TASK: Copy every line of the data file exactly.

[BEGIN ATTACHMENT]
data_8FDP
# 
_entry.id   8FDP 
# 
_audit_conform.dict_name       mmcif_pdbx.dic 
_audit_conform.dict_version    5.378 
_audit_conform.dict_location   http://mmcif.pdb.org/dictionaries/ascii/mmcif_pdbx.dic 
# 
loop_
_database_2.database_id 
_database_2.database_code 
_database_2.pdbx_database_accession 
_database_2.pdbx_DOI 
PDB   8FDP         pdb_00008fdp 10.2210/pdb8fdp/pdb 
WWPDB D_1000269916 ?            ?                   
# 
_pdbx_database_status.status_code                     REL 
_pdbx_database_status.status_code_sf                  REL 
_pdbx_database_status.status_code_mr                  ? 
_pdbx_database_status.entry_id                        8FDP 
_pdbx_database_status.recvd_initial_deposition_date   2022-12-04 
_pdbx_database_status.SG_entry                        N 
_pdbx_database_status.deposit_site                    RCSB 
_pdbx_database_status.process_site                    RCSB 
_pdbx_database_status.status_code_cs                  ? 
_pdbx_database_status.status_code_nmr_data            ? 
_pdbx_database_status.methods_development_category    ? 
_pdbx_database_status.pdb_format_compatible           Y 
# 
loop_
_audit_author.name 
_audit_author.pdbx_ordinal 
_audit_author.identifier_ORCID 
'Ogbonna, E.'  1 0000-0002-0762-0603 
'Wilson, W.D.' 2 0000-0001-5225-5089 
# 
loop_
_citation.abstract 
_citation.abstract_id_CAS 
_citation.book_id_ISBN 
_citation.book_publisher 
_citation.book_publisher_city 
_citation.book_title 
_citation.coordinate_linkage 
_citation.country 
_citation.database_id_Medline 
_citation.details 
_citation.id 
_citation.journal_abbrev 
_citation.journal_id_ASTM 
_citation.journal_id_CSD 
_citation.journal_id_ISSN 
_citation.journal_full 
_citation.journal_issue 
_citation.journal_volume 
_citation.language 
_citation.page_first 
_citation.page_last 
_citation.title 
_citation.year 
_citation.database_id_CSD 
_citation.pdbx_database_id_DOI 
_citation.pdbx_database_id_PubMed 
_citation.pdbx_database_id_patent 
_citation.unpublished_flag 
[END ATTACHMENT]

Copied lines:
data_8FDP
# 
_entry.id   8FDP 
# 
_audit_conform.dict_name       mmcif_pdbx.dic 
_audit_conform.dict_version    5.378 
_audit_conform.dict_location   http://mmcif.pdb.org/dictionaries/ascii/mmcif_pdbx.dic 
# 
loop_
_database_2.database_id 
_database_2.database_code 
_database_2.pdbx_database_accession 
_database_2.pdbx_DOI 
PDB   8FDP         pdb_00008fdp 10.2210/pdb8fdp/pdb 
WWPDB D_1000269916 ?            ?                   
# 
_pdbx_database_status.status_code                     REL 
_pdbx_database_status.status_code_sf                  REL 
_pdbx_database_status.status_code_mr                  ? 
_pdbx_database_status.entry_id                        8FDP 
_pdbx_database_status.recvd_initial_deposition_date   2022-12-04 
_pdbx_database_status.SG_entry                        N 
_pdbx_database_status.deposit_site                    RCSB 
_pdbx_database_status.process_site                    RCSB 
_pdbx_database_status.status_code_cs                  ? 
_pdbx_database_status.status_code_nmr_data            ? 
_pdbx_database_status.methods_development_category    ? 
_pdbx_database_status.pdb_format_compatible           Y 
# 
loop_
_audit_author.name 
_audit_author.pdbx_ordinal 
_audit_author.identifier_ORCID 
'Ogbonna, E.'  1 0000-0002-0762-0603 
'Wilson, W.D.' 2 0000-0001-5225-5089 
# 
loop_
_citation.abstract 
_citation.abstract_id_CAS 
_citation.book_id_ISBN 
_citation.book_publisher 
_citation.book_publisher_city 
_citation.book_title 
_citation.coordinate_linkage 
_citation.country 
_citation.database_id_Medline 
_citation.details 
_citation.id 
_citation.journal_abbrev 
_citation.journal_id_ASTM 
_citation.journal_id_CSD 
_citation.journal_id_ISSN 
_citation.journal_full 
_citation.journal_issue 
_citation.journal_volume 
_citation.language 
_citation.page_first 
_citation.page_last 
_citation.title 
_citation.year 
_citation.database_id_CSD 
_citation.pdbx_database_id_DOI 
_citation.pdbx_database_id_PubMed 
_citation.pdbx_database_id_patent 
_citation.unpublished_flag 